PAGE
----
Chicago Mayor Lori Lightfoot filed her petitions to run for re-election on Monday as Chicago’s election cycle enters a bare knuckle period where candidates for local office try to knock each other off the ballot.
“With the filing today, one chapter in the campaign ends and another opens,” she said after submitting a stack of nominating papers that, sitting on the Board of Elections table, almost reached her shoulders. Surrounded by supporters and Chicago first lady Amy Eshleman, Lightfoot quipped that her pile of more-than-40,000 signatures “looks like enough to me” before expressing that the next focus is on telling voters “why the only rational choice is to return me to office.”
She touted her record, asserting she’s run the country’s “most equitable” vaccine program, made progress toward transforming Chicago into the “safest big city in the nation” and protected “workers and workers’ rights.” She also tried to evoke the energy of her first campaign in 2019 as one of insurgency and change — though this time she now runs as the incumbent.
“What’s on the ballot is, do we return to the status quo that left huge swaths of our city of our residents out of the equation, out of the future of Chicago? Or do we keep forging ahead on the path that we’ve been on?” Lightfoot said. “And the path that we’ve been on, folks, unapologetically, it’s about equity. It’s about inclusion. It’s about making sure that no part of our city is forgotten, that every part gets resources and gets dealt in to the prosperity of our city.”
Chicago’s nominating petition process is one of the most prominent holdovers of the old-school political machine. To run for mayor, a candidate must submit 12,500 signatures from voters, which can be disqualified on narrow technical grounds. So far, six candidates have submitted signatures to run for mayor: Ald. Sophia King, activist Ja’Mal Green, Cook County Commissioner Brandon Johnson, former Chicago Public Schools CEO Paul Vallas, businessman Willie Wilson and state Rep. Kam Buckner.
Lightfoot, Ald. Roderick Sawyer and U.S. Rep. Jesús “Chuy” García, a later entry to the race as an announced candidate, are expected to join them on Monday.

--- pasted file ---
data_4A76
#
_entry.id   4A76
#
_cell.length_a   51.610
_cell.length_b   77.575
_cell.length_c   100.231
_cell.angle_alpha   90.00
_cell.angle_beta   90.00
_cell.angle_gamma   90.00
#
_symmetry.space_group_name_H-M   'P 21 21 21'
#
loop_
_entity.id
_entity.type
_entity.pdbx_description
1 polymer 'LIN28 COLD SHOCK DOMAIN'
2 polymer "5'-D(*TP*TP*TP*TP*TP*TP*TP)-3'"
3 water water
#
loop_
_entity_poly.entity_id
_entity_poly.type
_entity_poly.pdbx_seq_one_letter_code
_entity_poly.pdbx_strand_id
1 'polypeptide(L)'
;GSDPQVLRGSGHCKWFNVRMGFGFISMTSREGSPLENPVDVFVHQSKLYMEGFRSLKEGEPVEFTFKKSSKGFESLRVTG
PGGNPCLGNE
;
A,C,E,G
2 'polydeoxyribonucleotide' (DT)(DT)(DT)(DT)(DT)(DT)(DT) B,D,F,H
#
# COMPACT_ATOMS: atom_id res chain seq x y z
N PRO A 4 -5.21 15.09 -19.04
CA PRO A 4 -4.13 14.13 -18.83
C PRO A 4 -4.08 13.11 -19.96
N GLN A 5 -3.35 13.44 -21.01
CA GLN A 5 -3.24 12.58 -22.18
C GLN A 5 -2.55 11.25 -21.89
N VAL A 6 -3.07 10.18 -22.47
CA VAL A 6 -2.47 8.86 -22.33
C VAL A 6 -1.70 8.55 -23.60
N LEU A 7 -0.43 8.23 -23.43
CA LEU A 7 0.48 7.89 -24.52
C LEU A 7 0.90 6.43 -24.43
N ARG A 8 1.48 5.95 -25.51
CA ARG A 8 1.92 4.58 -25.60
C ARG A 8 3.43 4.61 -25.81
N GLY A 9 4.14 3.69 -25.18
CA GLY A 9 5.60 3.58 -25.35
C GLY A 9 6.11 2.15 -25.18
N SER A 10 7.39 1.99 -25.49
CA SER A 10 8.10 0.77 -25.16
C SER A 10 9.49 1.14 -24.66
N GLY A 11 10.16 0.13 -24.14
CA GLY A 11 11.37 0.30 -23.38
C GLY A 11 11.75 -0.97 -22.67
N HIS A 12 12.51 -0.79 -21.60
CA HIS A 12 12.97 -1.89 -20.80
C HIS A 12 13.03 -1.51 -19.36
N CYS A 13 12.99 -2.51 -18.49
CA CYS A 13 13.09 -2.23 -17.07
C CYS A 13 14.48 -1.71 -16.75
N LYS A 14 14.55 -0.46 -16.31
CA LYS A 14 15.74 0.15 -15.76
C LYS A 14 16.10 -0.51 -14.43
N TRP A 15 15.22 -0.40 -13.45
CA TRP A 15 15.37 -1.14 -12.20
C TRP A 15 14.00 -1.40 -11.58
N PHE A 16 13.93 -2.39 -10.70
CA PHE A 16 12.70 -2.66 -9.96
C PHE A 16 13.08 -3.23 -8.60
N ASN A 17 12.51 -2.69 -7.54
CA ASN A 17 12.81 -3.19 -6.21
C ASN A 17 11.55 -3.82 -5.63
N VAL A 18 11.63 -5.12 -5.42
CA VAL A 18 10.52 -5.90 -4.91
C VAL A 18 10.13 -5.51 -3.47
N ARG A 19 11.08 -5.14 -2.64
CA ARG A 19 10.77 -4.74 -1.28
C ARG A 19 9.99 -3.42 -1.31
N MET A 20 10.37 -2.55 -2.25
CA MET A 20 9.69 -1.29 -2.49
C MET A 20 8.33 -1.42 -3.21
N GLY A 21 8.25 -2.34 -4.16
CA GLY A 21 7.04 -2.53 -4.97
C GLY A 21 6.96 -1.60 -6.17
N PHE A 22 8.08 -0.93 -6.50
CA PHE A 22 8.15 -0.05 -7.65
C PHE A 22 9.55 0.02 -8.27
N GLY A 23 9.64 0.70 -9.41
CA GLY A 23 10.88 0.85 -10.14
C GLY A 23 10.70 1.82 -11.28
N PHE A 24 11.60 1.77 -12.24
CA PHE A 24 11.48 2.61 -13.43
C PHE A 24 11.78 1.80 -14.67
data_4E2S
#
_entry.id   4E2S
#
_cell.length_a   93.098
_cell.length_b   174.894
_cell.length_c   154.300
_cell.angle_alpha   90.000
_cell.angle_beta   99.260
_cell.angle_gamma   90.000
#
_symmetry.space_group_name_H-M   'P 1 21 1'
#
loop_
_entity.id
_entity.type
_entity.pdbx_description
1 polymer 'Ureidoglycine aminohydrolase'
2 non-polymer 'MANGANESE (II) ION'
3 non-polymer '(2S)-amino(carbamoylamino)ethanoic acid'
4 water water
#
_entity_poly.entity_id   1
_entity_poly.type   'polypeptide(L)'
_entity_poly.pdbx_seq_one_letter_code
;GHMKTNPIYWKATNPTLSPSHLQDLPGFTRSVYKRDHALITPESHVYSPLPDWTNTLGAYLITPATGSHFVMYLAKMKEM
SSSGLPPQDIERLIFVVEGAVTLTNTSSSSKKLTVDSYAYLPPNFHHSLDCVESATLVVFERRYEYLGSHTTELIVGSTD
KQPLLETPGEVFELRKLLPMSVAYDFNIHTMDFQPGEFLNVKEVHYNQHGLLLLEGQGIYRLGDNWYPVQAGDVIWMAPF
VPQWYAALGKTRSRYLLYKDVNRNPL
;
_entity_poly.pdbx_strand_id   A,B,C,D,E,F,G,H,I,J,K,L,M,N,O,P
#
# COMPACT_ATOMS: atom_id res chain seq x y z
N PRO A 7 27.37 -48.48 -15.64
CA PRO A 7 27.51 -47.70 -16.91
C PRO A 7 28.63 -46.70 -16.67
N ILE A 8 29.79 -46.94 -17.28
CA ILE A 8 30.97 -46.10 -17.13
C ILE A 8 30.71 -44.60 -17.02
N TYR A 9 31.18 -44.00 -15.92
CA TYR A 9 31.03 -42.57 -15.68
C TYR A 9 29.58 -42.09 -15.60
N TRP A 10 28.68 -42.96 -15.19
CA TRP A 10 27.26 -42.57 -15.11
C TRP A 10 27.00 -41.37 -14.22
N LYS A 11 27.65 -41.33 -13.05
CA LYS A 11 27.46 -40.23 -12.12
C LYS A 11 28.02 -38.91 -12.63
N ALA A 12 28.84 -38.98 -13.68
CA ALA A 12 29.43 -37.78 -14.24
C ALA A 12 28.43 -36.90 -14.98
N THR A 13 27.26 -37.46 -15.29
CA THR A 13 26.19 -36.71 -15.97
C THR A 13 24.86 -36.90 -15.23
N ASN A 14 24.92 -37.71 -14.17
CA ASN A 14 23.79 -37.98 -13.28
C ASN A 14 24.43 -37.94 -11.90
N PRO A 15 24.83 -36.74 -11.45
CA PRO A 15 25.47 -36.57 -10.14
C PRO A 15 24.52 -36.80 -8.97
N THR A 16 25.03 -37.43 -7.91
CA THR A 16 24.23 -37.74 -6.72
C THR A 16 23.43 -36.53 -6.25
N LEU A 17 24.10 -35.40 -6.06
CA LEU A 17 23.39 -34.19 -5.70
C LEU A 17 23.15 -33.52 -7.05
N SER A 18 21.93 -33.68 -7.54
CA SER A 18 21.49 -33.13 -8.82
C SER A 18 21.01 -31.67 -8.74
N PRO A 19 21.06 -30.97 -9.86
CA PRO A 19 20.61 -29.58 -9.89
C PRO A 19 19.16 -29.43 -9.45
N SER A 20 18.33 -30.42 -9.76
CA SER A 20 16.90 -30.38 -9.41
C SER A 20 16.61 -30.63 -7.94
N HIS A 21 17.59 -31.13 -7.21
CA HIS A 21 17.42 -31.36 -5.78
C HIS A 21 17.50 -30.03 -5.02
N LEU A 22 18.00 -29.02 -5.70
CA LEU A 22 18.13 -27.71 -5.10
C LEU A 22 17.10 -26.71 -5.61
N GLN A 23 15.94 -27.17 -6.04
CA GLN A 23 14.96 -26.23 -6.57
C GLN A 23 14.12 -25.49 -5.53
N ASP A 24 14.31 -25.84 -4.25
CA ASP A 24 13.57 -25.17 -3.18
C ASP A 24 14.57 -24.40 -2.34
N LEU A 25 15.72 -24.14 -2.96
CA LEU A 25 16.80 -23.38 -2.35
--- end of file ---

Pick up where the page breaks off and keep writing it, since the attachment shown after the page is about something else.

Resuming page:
Lightfoot’s decision not to file on the first day drew scorn from rivals, who said it reflects organizational challenges as the mayor fights an uphill battle to win reelection. But Lightfoot has shrugged off the criticism.
She also went against conventional wisdom Monday by submitting her petitions first thing on the last day of filing rather than at the end of the day. That means she’s also forgoing the chance to be last on the ballot, which is often preferred if a candidate doesn’t appear first.
The incumbent mayor said her lack of interest in playing that game was because she isn’t worried about name recognition — and because “I actually got a city to run as well.”
“The position on the ballot is if you are an unknown, and people don’t know you. They know who I am,” Lightfoot said, to which a supporter added to reporters, “You better listen.”
Once all the signatures are filed at the end of the day Monday, candidates will have until Dec. 5 to challenge their rivals’ signatures and get them kicked off the ballot.
In the 2019 election for mayor, Cook County Board President Toni Preckwinkle — who ultimately lost to Lightfoot in a runoff — succeeded in getting former Cook County Circuit Court Clerk Dorothy Brown kicked off the ballot. That year, Green also withdrew while facing a stiff challenge from Wilson.
Election lawyers often encourage candidates to collect roughly three times the minimum number of signatures because challengers can use charges of forgery, fraud and more minor technicalities to invalidate signatures and knock opponents out of the race. Lightfoot on Monday said she amassed more than 40,000 signatures, more than three times the threshold.
Election day is Feb. 28 with a runoff scheduled for April 4 if no candidate gets more than 50% of the vote.
The six candidates who filed first thing on Nov. 21 will be in a lottery to determine who’s first on the ballot.
In closing remarks before walking out the elections board room, Lightfoot sought to warn the media that though incumbents like her face a “tough environment,” her candidacy is not to be counted out.
“I know how to build coalitions. I know how to bring people together,” Lightfoot said. “Every single time there’s been a challenge and you all are speculating, ‘She can’t get it done because of this, that and the other and people don’t like her personality and whatnot,’ we deliver, every single time. So print that.”
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